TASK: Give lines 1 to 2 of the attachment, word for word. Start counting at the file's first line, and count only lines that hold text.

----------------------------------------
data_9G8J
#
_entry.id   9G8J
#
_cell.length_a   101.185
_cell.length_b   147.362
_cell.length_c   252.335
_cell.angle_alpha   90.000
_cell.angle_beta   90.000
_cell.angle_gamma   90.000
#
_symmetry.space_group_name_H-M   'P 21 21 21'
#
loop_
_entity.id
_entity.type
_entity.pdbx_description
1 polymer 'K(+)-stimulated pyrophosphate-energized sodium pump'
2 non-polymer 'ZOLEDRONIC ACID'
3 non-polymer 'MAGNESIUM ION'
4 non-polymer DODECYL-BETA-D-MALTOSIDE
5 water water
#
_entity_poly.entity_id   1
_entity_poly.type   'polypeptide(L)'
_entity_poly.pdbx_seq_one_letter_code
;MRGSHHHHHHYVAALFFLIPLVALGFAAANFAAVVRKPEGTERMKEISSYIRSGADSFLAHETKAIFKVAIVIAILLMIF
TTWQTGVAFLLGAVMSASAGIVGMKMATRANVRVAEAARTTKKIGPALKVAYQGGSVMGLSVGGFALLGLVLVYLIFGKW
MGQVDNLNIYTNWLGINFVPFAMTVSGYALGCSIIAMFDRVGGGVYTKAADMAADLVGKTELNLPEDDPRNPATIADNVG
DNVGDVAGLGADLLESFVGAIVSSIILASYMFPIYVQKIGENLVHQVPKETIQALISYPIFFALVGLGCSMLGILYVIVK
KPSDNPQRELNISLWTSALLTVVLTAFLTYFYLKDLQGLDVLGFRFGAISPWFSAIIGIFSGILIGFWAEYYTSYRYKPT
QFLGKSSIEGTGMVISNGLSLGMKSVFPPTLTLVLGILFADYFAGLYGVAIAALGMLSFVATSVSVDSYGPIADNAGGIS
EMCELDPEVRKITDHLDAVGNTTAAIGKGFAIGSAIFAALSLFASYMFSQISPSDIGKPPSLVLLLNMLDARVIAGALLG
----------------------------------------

data_9G8J
#